Finish these cocktails with the spirit of your choice. I prefer vodka while Andrew makes his with mezcal. Get as creative or simple as you’d like with your garnishes. A lemon wedge and crisp celery stalk will do, but I will not turn down a fancy little cornichon, pickled green bean, or olive in mine. But please, no sandwiches or other large food items on this bloody mary. Save the brunch for a plate.
Roasted Tomato Bloody Mary
1 26 ounces can whole tomatoes
5 cloves of garlic, peeled
2 sprigs thyme
46 oz Sacramento tomato juice
¾ cup pickle brine
1 tablespoon balsamic vinegar
¼ cup Gold's prepared horseradish
¼ cup lemon juice
¼ cup Lea & Perrins Worcestershire sauce
1 teaspoon black pepper
2 teaspoon Tabasco hot sauce
Roast the tomatoes
Drain the can of tomatoes and reserve the liquid for another use. Gently crush the whole tomatoes with your hands.
Spread the crushed tomatoes onto a foil-lined baking sheet. Distribute the garlic and thyme evenly over the tomatoes. Season with salt and black pepper.
Roast at 450 for 30 minutes, or until the liquid has mostly evaporated and the tomatoes and garlic just begin to color. Remove from the oven and cool to room temperature.
Make the bloody mary
Add the roasted tomatoes and tomato juice to a blender. Blend until smooth. Strain the liquid into a bowl or directly into the pitcher for serving.
Add the remaining ingredients and stir to combine. Taste and adjust to your preference for Tabasco, lemon, or salt.
Serve over ice with 2 ounces of your desired spirit and garnish of choice. I suggest celery, lemon, cornichon, and olives.
I really hope I’ll see you Sunday at Winner’s Circle. It’s going to be a lot of fun, and the merch looks incredible. I’m making a big, incredible cookie that I can’t wait to share with everyone. Get your tickets here.A post shared by Winner®️ (@winnernyc)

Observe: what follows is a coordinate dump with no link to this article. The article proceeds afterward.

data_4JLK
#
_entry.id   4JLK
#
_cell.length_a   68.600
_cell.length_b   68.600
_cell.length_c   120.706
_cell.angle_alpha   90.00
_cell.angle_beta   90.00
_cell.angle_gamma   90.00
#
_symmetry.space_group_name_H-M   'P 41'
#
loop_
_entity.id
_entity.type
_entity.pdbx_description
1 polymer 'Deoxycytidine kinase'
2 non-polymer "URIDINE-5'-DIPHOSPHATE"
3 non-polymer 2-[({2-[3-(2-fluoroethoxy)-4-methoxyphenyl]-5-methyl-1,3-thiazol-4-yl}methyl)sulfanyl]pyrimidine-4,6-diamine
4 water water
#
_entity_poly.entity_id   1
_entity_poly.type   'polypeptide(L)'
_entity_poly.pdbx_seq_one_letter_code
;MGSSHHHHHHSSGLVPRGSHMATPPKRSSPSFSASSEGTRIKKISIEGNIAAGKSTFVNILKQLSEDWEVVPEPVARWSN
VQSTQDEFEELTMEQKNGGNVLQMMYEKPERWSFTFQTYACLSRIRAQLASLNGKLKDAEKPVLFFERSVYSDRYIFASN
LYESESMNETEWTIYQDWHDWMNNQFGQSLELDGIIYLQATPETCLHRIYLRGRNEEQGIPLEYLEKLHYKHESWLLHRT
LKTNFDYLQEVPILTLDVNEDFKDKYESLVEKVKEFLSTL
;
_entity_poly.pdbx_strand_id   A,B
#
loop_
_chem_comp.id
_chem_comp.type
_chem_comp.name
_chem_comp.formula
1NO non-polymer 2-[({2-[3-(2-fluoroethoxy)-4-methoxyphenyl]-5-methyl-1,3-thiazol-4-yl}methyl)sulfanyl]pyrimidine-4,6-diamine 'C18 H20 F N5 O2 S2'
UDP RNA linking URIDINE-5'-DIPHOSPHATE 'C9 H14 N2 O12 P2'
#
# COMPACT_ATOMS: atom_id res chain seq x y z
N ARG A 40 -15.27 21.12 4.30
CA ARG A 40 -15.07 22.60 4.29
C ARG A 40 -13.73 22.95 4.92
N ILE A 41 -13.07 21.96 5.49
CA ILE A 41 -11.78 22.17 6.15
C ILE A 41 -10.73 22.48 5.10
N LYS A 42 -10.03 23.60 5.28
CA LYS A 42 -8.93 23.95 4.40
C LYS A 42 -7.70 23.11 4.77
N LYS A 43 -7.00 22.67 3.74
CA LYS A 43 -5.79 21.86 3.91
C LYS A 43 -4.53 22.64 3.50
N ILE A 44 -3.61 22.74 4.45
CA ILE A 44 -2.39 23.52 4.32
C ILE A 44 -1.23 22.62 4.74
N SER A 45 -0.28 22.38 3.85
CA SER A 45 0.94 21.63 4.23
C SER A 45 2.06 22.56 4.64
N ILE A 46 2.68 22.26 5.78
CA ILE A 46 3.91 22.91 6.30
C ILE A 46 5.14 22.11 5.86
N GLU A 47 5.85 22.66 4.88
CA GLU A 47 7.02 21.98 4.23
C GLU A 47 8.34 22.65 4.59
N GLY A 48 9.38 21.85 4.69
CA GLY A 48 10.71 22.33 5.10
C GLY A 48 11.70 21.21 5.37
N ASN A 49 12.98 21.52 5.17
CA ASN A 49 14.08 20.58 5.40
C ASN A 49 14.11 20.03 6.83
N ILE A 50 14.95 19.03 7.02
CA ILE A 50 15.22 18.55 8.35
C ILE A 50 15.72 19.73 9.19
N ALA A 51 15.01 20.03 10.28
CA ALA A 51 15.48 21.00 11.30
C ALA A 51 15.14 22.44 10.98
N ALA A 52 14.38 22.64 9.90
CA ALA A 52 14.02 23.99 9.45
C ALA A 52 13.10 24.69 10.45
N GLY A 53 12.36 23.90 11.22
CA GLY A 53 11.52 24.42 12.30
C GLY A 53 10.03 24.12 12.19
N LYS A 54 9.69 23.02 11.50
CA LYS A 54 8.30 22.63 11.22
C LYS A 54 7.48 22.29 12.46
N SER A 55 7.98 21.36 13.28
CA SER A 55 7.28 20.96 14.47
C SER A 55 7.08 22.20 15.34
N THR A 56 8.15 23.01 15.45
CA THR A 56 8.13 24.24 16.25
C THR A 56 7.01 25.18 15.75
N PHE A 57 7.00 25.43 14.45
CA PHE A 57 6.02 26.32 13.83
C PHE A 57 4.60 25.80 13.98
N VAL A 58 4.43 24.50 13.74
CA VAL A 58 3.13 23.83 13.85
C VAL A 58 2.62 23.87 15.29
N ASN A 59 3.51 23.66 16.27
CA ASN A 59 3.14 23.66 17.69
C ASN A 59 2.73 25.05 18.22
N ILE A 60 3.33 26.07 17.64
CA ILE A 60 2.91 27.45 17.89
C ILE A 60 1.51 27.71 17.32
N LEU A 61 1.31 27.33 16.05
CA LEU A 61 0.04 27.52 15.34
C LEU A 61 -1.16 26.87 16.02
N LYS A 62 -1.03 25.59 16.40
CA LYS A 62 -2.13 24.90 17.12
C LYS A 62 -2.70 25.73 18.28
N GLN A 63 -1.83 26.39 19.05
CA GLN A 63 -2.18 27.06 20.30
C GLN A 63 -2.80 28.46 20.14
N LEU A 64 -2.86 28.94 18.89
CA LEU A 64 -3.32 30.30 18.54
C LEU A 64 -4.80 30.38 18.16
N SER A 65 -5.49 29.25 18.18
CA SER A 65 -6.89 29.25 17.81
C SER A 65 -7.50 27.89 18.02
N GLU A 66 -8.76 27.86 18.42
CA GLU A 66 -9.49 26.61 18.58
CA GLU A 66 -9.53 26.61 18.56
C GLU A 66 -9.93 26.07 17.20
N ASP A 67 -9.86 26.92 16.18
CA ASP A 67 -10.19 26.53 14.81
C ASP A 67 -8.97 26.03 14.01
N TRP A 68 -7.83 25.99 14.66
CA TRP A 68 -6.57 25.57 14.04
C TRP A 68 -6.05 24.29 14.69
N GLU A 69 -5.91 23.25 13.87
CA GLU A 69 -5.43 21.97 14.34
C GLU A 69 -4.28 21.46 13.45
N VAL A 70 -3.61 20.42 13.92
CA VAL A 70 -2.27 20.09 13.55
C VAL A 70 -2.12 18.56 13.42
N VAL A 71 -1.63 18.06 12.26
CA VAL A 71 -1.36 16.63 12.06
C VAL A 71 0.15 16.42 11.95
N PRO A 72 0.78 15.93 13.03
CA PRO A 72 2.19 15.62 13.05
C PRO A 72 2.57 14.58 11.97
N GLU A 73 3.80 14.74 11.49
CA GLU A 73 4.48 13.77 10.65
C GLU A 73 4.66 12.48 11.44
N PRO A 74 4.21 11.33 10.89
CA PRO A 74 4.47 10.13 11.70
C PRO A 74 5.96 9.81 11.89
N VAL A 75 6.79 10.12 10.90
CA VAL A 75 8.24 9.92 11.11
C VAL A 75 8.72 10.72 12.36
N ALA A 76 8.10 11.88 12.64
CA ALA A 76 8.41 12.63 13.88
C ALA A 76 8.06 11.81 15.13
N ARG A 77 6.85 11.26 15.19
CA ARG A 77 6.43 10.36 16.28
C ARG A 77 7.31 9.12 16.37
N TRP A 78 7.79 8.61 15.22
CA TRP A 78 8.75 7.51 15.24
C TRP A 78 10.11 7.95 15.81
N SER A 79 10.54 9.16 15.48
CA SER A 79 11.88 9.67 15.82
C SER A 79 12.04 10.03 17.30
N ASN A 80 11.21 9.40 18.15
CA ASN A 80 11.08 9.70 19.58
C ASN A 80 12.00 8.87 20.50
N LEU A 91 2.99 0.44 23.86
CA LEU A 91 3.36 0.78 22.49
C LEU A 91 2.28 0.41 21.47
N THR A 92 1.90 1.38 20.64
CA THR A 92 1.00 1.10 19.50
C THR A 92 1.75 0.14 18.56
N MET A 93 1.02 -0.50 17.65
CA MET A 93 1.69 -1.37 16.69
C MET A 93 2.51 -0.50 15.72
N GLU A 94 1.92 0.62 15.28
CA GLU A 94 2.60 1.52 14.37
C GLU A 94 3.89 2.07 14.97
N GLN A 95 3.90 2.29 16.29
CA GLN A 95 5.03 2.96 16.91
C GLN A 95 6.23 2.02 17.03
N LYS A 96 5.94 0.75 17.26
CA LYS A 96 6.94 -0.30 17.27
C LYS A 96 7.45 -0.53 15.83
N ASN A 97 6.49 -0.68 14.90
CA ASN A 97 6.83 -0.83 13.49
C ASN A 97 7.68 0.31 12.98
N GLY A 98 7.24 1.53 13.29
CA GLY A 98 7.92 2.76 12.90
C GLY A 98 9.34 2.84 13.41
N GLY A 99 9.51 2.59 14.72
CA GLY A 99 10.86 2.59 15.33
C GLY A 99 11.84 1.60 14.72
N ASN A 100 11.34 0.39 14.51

I can’t stop thinking about these steak and gravy fries at Dino’s in Nashville.A post shared by Dino's (@dinosnashville)
This Los Burritos Juarez and Gossamer burrito/pre-roll combo at For All Things Good this weekend is what dreams are made of. Specifically, my dreams. And I’m going to make them a reality by pre-ordering.
Welcome to the newsletter game, David Tamarkin. David is the Editorial Director at King Arthur, and he’s launching The Occasional David Tamarkin with a send dedicated to the wonderful Anna Stockwell…
…And speaking of Anna Stockwell, her cookbook comes out next week! I’m so excited to get my hands on a copy of For The Table, her dinner party book with family-style menus that work for any dietary restrictions.
May this parting shot be a reminder that you can come overcome any hurdle in the coming week: even an unsecured blender lid in the middle of shooting a bloody mary recipe during an extremely busy day. It might take a little elbow grease, but you can, and will, pull through:
A Piece of Cake is written by Bill Clark and edited by Andrew Spena. Photography by Hunter Abrams. Logo design by Brett LaBauve.